Rome, where civilization and religion essentially began, is a place everyone should visit at least once in their lifetime. Enter a place where beauty is at every corner and one can spend hours admiring the craftsmanship put into a single building, a piece of artwork or a pasta dish that has been perfected over the years. The cuisine is something not to miss and as much a part of the experience of Rome as any other. When you experience a meal in Italy, you experience traditions that have been passed down for generations and embedded in every Italian. Meal time is family time and the typical Italian meal spans the course of 2-3 hours. There are also certain dining etiquettes one should be aware of beforehand. Check on dining etiquette in Rome. The traditional Italian meal consists of five courses. The first being an antipasti dish such as a charcuterie board or bruschetta. The main course is divided into 2 courses, the first called primo which is a pasta or rice dish, the second called secondo piatto is a meat or fish dish and contorni or side dishes may be ordered al-la cate. Dessert or dolce concludes the meal. So how does one not expand their waist line with a food culture characteristic of pizza, pasta, cheese and gelato? Here are a few tips that will allow you to enjoy the cuisine without overindulging.
1. For breakfast, order the cornetto semplice (similar to a croissant) without the fruit or cream filling. These cornettos are typically made with more sugar than croissants thus yielding a sweeter product to begin with. Biscotti are another lighter choice compared to other pastries as they typically do not contain butter. Also, opt for standing at the espresso bar to keep yourself on the go, to avoid additional charges that incur when sitting at a table and mingle with the locals.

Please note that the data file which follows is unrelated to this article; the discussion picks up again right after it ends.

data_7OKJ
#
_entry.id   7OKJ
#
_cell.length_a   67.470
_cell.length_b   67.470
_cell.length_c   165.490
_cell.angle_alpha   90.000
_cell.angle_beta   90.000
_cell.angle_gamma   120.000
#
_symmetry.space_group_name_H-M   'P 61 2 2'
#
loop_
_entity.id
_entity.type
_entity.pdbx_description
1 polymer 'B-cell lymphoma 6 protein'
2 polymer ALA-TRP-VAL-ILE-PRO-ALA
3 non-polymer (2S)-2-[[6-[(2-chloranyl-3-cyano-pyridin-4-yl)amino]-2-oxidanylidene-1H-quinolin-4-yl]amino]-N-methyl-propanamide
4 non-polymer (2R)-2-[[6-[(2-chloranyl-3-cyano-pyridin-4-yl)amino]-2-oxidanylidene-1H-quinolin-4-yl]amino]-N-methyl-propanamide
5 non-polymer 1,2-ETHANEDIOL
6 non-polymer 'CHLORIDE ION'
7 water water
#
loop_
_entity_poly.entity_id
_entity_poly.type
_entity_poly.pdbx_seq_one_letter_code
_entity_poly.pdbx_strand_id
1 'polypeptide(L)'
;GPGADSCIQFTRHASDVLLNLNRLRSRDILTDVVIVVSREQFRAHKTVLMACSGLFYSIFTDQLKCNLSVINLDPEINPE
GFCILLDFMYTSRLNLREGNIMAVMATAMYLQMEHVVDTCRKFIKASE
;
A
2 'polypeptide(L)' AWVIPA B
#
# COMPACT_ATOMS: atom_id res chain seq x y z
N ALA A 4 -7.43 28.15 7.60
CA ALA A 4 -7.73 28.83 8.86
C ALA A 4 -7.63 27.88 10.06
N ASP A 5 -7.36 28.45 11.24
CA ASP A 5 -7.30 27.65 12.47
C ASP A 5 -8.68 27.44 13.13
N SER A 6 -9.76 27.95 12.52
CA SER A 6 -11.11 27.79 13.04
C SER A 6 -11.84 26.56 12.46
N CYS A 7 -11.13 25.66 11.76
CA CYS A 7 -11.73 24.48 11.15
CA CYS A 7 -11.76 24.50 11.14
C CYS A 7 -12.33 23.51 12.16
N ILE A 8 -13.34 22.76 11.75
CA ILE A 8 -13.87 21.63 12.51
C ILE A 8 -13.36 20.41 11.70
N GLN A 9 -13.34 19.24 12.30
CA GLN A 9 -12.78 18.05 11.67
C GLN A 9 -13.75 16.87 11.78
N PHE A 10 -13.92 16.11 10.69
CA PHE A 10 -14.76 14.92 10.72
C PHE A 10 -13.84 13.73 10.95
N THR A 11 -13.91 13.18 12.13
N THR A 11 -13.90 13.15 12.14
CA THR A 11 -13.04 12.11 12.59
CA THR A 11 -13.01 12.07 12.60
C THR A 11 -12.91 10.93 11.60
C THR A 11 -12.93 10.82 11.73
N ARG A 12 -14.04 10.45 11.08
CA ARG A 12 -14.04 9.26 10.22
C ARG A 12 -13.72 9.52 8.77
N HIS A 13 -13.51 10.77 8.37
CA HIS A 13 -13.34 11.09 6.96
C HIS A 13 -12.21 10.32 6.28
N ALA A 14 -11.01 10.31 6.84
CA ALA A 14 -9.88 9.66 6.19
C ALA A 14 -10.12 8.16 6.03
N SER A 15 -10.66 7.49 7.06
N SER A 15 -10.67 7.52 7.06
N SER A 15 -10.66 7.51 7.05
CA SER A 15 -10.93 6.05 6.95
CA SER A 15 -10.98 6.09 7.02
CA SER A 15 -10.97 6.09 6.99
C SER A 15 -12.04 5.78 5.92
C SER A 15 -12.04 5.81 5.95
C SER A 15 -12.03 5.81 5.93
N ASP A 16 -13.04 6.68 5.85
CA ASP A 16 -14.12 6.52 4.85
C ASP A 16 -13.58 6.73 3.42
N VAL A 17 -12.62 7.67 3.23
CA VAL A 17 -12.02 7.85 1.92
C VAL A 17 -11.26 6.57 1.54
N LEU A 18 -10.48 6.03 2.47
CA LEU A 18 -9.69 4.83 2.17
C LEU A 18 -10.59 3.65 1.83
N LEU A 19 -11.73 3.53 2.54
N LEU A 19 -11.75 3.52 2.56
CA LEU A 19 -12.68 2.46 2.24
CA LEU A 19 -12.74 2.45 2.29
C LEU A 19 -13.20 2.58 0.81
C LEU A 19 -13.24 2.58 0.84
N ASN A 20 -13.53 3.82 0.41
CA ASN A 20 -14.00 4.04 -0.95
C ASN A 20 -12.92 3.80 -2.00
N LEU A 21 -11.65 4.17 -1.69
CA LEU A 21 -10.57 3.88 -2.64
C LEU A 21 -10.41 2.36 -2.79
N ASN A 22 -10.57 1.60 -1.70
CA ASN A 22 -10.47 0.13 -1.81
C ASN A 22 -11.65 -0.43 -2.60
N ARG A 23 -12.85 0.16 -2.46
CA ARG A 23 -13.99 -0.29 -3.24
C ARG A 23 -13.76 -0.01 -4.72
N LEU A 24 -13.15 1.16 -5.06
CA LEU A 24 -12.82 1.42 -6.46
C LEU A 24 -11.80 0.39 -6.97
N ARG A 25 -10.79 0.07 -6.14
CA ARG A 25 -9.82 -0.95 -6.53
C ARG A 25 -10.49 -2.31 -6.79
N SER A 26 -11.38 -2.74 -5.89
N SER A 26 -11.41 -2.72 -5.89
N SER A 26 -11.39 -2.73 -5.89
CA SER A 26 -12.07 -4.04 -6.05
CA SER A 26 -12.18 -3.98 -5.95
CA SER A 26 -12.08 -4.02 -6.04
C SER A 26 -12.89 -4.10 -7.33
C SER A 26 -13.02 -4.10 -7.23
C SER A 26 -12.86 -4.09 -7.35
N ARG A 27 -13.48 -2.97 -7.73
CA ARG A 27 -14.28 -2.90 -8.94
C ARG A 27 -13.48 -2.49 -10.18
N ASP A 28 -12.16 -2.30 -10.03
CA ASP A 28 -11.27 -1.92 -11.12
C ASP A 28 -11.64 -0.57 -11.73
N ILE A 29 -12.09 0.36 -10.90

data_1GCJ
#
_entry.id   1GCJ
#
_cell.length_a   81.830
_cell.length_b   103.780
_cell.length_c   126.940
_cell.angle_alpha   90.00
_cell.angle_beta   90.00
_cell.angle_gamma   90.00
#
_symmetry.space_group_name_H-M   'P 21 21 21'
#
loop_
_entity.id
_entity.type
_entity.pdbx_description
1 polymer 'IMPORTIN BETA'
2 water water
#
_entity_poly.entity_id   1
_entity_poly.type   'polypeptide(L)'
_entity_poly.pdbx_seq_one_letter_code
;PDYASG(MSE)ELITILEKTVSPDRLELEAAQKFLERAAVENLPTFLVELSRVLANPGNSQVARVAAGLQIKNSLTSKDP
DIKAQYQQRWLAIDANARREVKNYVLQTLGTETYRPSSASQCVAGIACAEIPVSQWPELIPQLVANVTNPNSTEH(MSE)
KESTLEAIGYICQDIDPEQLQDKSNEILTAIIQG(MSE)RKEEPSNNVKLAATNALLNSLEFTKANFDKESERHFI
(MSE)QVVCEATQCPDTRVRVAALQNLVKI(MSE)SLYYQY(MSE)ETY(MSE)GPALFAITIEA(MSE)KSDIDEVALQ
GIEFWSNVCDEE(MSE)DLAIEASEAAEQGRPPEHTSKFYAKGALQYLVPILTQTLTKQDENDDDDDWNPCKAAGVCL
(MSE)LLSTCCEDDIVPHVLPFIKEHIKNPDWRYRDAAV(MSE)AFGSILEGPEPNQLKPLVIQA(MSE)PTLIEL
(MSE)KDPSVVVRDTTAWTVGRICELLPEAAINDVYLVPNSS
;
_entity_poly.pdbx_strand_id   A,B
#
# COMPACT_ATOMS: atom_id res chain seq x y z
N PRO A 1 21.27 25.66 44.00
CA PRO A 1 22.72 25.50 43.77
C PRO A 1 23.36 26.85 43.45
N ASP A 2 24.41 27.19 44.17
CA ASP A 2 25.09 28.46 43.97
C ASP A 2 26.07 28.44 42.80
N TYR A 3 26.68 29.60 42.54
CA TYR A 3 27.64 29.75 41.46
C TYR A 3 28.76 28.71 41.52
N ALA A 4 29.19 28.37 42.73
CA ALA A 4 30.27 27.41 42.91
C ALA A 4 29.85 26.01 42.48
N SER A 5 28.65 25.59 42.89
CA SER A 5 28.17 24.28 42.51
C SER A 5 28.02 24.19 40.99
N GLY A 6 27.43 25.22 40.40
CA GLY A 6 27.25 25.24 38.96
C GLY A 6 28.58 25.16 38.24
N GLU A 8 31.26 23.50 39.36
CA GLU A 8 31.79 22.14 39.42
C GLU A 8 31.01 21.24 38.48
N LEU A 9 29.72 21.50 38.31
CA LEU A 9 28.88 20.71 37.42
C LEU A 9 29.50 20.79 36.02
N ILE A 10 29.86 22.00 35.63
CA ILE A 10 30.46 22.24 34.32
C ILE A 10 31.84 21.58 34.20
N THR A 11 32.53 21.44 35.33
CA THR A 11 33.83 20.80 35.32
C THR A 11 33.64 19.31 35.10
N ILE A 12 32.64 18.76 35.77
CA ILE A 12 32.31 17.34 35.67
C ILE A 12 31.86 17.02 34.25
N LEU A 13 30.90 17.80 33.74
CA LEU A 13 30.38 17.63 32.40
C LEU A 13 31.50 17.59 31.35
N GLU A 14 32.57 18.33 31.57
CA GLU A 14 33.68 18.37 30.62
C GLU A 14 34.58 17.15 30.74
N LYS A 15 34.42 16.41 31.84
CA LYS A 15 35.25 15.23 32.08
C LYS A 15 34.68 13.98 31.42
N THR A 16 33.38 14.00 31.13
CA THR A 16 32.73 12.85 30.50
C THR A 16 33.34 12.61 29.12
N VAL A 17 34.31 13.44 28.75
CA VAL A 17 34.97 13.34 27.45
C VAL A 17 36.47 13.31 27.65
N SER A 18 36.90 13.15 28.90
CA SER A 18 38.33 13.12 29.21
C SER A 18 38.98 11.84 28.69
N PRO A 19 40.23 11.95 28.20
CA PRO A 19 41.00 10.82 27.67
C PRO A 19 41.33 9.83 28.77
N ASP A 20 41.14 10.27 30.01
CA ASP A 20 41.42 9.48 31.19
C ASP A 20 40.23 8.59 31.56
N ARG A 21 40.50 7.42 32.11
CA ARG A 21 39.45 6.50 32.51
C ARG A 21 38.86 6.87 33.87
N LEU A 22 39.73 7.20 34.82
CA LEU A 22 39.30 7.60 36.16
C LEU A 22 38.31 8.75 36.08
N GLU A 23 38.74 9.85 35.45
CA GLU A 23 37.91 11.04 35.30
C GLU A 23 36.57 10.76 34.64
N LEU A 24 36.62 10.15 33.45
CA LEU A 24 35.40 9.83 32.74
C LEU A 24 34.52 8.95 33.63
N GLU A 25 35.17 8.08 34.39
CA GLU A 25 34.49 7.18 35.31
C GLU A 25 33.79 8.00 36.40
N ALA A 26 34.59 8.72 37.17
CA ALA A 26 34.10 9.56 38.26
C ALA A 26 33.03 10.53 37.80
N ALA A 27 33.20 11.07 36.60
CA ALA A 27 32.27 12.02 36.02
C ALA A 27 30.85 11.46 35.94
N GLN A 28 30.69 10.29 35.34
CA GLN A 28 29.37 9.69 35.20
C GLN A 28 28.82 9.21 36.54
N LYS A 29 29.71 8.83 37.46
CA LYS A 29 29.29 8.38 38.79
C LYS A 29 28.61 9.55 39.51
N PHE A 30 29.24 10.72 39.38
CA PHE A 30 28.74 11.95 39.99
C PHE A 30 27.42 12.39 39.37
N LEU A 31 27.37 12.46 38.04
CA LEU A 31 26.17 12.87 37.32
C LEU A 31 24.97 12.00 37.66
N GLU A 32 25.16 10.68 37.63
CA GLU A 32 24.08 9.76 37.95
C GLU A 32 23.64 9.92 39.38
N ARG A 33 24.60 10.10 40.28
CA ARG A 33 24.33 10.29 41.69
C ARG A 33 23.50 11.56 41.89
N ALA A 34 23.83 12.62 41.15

2. Don’t feel pressured to order every course. Skip the antipasti and choose either a pasta or meat/fish course or chose to share one of each. Red sauce pastas are lighter than the cream based but there are just some dishes one must try while in Rome, Cacio e Pepe being one. Made with only butter, pecorino cheese, pepper, and pasta, the result is decadent and if done correctly the true test of Italian cuisine. Share this with your fellow diner.
3. Eat the bread with the meal not as a means to fill up before the meal arrives. Italians use the bread as an accompaniment to the meal, to scoop up the extra sauce but the bread is typically delivered to the table before the order is even placed. So you can cut an easy 200 calories by not eating 2 slices of bread before the meal.
4. Add in a hefty serving of vegetables. Artichokes and tomatoes in Rome are delicious! Order a salad and choose vegetable side dishes to accompany the main course. Or have them as your meal. For pizza and pasta, choose vegetarian.
5. Skip the dessert at lunch and dinner but enjoy single serving of gelato during the day when you are more active. Gelato is often enjoyed on-the-go by Italians. So have your sweet treat mid-day as you are walking around the city.
6. Engage in the Italian approach to mealtime. Italians eat leisurely, enjoying both the food and company. As a result they eat more slowly and allow themselves to experience the feeling of satiety before they over eat. It takes about 20 minutes for our brains to actually register that we are full. So, when you eat slowly, you will likely eat less.
And above all else, enjoy the Italian cuisine as it is not one to miss. Just keep portion sizes and moderation in mind. Buon appetito!
Lisa Stollman, MA, RDN. CDE, CDN is a nationally-renowned teen and adult weight management expert with offices in Huntington, NY and the Upper East Side of Manhattan. Lisa is the author of The Trim Traveler: How to Eat Healthy and Stay Fit While Traveling Abroad (Nirvana Press 2014) and The Teen Eating Manifesto: The Ten Essential Steps to Losing Weight, Looking Great and Getting Healthy (Nirvana Press 2012), the premier guide on healthy eating and weight management for teens. She loves to share her enthusiasm of eating healthy, traveling and staying fit. To find out more about Lisa, visit her website.